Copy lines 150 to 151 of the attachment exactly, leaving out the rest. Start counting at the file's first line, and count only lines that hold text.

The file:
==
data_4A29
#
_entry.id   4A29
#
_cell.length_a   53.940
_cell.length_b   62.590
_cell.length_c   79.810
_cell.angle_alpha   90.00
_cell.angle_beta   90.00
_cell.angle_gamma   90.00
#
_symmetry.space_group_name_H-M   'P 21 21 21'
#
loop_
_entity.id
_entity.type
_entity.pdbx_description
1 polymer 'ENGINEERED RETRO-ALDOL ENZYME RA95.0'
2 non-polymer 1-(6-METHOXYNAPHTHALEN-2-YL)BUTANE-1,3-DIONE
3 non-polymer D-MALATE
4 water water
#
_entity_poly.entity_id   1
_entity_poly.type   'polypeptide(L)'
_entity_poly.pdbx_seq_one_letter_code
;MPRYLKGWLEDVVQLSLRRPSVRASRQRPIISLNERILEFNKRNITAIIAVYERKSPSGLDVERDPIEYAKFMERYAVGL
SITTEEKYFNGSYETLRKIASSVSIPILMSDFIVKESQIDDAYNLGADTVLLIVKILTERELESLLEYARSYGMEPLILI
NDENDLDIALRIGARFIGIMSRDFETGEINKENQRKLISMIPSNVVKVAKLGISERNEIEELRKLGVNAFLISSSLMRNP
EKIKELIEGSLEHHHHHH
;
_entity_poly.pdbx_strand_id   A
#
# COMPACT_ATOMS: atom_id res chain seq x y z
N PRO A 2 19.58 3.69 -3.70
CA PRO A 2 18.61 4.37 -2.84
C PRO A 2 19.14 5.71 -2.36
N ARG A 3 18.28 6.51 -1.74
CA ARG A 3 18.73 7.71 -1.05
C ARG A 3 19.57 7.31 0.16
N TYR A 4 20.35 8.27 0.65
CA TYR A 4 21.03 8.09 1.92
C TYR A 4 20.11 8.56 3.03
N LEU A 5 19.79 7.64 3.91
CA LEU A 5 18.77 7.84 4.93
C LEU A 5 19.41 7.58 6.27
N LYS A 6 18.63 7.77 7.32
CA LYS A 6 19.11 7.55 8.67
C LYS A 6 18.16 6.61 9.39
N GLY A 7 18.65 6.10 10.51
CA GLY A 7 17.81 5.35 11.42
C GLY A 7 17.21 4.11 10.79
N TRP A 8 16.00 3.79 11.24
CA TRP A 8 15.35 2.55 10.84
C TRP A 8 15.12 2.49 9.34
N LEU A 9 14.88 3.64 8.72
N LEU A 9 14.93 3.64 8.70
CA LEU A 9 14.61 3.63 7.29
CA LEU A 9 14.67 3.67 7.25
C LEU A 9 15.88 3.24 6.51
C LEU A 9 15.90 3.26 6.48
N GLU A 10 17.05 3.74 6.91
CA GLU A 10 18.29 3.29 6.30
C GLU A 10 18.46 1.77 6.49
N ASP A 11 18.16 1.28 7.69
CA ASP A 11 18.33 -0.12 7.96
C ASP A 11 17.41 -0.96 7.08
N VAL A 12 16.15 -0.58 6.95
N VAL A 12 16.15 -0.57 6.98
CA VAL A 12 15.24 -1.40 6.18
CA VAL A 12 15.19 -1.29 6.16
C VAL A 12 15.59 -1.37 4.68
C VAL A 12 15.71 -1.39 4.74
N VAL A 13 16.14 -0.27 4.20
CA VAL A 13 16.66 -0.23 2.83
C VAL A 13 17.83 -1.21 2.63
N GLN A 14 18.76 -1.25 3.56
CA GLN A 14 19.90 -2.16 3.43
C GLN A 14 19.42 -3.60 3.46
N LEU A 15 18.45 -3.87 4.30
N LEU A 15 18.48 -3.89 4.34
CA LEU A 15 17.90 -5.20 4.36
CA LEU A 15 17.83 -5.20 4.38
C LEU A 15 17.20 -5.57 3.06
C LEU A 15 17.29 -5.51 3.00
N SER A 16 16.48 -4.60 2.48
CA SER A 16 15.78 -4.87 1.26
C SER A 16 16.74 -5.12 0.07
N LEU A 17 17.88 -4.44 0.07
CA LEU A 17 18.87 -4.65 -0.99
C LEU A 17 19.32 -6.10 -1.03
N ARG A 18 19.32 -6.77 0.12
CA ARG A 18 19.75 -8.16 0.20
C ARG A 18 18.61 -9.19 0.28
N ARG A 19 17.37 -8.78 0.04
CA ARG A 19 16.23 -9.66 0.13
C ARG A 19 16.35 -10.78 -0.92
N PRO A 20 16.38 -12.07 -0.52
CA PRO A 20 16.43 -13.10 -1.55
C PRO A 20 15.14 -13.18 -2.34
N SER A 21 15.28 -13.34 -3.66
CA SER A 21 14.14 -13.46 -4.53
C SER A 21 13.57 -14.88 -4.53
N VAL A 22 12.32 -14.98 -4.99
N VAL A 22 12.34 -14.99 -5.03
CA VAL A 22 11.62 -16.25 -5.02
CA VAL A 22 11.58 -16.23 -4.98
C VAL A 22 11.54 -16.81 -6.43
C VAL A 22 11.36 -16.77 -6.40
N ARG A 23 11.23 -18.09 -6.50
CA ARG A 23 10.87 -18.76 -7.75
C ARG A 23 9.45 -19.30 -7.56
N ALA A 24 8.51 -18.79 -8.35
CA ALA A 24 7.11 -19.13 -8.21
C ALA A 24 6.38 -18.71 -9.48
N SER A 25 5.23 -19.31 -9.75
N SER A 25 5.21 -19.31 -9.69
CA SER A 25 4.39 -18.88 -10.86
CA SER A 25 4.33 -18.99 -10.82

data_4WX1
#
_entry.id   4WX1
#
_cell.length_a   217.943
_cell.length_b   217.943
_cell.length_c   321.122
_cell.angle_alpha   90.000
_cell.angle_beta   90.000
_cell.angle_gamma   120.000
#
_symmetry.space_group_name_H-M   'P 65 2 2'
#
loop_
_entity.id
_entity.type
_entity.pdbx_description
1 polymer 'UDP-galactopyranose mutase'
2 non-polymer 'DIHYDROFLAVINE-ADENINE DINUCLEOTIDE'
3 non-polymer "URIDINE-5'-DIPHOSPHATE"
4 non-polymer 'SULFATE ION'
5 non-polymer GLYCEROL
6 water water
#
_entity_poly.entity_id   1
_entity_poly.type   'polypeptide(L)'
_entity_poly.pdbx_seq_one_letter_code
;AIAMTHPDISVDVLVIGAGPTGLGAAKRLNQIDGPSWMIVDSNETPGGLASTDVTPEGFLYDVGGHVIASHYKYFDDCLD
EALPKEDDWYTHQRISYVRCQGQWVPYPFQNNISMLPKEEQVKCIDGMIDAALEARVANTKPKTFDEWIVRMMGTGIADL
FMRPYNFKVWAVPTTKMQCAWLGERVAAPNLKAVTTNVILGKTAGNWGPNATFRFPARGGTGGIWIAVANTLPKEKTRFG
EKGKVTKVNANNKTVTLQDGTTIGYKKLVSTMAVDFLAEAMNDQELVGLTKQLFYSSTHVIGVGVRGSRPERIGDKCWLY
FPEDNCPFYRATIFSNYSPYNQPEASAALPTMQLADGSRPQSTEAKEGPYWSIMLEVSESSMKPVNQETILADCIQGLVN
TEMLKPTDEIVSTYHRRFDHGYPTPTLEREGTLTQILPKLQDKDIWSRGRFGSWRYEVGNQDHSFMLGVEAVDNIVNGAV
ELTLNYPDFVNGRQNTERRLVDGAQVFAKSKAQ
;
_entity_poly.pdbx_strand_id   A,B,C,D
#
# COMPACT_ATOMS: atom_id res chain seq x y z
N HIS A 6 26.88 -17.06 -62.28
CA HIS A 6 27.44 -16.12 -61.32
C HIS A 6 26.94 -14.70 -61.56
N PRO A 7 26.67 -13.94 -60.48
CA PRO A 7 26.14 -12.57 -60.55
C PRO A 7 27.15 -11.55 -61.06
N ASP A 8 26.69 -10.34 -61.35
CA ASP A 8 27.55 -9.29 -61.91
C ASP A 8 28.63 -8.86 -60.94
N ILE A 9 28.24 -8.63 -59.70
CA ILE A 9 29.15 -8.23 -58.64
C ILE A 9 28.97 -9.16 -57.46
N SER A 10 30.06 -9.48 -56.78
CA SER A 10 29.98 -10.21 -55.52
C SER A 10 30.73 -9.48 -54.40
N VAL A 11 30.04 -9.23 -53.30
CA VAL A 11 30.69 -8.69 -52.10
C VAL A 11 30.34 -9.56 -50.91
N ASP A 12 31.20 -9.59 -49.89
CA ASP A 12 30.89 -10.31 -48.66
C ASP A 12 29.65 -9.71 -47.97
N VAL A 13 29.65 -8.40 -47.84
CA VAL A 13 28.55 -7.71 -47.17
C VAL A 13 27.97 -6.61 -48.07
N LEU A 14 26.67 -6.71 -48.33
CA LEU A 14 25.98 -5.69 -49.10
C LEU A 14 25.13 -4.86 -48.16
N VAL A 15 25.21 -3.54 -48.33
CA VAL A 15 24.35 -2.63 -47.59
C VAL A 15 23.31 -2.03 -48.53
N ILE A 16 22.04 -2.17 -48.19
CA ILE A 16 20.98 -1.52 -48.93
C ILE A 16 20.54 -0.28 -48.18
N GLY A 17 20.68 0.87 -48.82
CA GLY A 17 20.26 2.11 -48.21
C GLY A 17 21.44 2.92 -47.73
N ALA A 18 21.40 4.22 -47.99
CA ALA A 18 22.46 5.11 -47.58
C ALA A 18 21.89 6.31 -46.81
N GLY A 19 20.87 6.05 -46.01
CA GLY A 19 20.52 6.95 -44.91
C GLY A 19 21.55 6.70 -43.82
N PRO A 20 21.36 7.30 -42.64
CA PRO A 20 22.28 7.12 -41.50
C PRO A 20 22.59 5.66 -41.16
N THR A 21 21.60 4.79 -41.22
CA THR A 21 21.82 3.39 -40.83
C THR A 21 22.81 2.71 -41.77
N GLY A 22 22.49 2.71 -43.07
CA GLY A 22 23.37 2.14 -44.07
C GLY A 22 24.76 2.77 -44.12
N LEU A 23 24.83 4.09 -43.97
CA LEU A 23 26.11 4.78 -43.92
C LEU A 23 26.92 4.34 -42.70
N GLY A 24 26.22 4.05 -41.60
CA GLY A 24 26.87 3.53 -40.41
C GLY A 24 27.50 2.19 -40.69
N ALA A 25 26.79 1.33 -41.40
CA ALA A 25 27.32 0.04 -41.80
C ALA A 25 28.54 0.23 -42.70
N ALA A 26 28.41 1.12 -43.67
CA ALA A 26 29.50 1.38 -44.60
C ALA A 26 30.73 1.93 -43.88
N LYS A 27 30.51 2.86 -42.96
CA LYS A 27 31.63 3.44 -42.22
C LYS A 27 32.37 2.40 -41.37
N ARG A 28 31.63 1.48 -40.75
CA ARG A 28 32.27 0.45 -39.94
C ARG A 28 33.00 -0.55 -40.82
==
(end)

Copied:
FPEDNCPFYRATIFSNYSPYNQPEASAALPTMQLADGSRPQSTEAKEGPYWSIMLEVSESSMKPVNQETILADCIQGLVN
TEMLKPTDEIVSTYHRRFDHGYPTPTLEREGTLTQILPKLQDKDIWSRGRFGSWRYEVGNQDHSFMLGVEAVDNIVNGAV